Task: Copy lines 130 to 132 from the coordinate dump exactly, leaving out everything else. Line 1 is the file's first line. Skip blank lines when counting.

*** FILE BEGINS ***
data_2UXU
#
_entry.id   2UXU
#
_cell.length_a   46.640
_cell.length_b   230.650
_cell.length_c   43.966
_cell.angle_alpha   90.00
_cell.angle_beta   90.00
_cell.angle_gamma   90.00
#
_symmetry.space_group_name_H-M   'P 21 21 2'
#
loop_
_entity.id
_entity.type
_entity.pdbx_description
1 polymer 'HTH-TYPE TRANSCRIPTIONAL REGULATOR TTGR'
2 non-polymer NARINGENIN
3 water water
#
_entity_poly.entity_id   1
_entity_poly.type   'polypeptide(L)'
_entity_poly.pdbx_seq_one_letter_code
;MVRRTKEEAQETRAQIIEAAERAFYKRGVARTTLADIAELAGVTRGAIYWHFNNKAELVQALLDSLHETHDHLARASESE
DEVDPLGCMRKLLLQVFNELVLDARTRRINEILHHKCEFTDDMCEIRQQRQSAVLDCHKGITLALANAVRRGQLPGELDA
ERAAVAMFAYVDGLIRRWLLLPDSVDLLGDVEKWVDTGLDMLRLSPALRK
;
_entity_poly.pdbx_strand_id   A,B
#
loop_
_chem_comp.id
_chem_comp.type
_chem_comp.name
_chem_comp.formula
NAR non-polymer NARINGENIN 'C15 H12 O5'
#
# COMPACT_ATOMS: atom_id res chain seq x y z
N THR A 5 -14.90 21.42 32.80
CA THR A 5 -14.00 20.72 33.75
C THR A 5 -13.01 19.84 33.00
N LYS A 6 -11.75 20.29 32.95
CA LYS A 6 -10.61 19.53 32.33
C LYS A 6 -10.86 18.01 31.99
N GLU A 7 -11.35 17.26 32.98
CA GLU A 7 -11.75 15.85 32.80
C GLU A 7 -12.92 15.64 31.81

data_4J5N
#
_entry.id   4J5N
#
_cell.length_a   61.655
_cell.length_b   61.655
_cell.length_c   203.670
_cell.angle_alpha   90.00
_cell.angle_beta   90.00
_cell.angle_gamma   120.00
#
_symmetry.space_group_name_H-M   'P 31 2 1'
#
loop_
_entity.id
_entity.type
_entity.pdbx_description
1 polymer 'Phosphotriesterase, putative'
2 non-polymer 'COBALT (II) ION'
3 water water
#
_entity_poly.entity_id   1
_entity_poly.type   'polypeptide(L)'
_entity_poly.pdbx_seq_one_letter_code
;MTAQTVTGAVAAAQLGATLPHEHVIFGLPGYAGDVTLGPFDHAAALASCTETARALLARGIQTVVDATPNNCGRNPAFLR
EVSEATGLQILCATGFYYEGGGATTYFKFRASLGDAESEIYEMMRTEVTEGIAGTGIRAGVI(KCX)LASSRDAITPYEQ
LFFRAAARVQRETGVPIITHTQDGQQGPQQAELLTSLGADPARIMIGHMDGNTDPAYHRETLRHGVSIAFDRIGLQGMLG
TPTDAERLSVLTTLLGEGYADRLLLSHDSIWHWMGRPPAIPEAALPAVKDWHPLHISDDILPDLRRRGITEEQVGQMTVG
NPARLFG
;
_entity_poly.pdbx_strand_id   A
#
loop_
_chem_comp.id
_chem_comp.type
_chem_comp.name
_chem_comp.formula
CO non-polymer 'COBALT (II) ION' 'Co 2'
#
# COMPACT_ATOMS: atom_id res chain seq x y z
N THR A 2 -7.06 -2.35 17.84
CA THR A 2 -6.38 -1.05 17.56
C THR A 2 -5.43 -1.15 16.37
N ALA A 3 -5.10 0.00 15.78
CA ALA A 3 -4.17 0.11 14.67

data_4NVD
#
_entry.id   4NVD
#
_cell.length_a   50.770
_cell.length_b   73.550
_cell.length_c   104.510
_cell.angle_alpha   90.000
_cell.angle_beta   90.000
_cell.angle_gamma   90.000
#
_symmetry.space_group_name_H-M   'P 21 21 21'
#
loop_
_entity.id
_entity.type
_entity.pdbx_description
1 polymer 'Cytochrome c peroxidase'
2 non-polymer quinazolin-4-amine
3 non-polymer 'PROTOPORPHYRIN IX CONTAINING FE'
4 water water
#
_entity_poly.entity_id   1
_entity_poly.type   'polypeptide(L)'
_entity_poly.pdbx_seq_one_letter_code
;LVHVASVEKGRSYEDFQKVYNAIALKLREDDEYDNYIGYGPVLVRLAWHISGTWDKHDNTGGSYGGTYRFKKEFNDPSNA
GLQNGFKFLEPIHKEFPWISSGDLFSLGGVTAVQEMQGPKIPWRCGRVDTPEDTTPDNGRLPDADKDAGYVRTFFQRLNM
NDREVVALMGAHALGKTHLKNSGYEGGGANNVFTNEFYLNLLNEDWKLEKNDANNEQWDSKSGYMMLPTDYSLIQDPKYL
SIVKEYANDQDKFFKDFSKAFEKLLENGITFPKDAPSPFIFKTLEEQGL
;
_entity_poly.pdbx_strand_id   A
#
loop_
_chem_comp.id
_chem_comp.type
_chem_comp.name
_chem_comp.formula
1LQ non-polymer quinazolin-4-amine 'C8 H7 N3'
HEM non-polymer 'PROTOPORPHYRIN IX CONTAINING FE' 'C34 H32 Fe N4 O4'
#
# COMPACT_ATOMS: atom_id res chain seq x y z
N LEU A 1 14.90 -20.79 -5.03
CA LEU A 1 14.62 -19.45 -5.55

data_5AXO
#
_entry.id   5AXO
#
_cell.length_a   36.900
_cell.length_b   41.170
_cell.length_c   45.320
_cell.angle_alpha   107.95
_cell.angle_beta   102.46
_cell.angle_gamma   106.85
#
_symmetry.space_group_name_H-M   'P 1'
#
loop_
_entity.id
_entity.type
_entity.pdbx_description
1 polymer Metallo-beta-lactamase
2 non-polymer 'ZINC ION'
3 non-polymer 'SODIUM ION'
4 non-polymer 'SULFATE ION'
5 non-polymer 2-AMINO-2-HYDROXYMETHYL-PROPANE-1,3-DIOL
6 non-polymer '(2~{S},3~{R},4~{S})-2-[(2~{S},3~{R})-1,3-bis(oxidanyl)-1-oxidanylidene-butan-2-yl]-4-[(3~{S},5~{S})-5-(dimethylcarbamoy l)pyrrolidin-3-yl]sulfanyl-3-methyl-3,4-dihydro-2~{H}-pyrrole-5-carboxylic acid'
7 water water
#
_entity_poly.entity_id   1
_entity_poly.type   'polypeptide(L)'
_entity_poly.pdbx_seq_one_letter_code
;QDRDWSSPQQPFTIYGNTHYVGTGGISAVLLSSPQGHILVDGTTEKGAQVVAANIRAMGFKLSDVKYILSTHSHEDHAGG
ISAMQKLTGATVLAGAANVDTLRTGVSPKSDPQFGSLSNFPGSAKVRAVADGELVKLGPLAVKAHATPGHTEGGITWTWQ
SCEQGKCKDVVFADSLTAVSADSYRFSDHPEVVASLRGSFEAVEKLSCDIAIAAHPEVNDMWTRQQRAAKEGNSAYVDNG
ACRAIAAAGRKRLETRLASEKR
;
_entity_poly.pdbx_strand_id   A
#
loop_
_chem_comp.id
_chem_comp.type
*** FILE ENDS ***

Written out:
1LQ non-polymer quinazolin-4-amine 'C8 H7 N3'
HEM non-polymer 'PROTOPORPHYRIN IX CONTAINING FE' 'C34 H32 Fe N4 O4'
#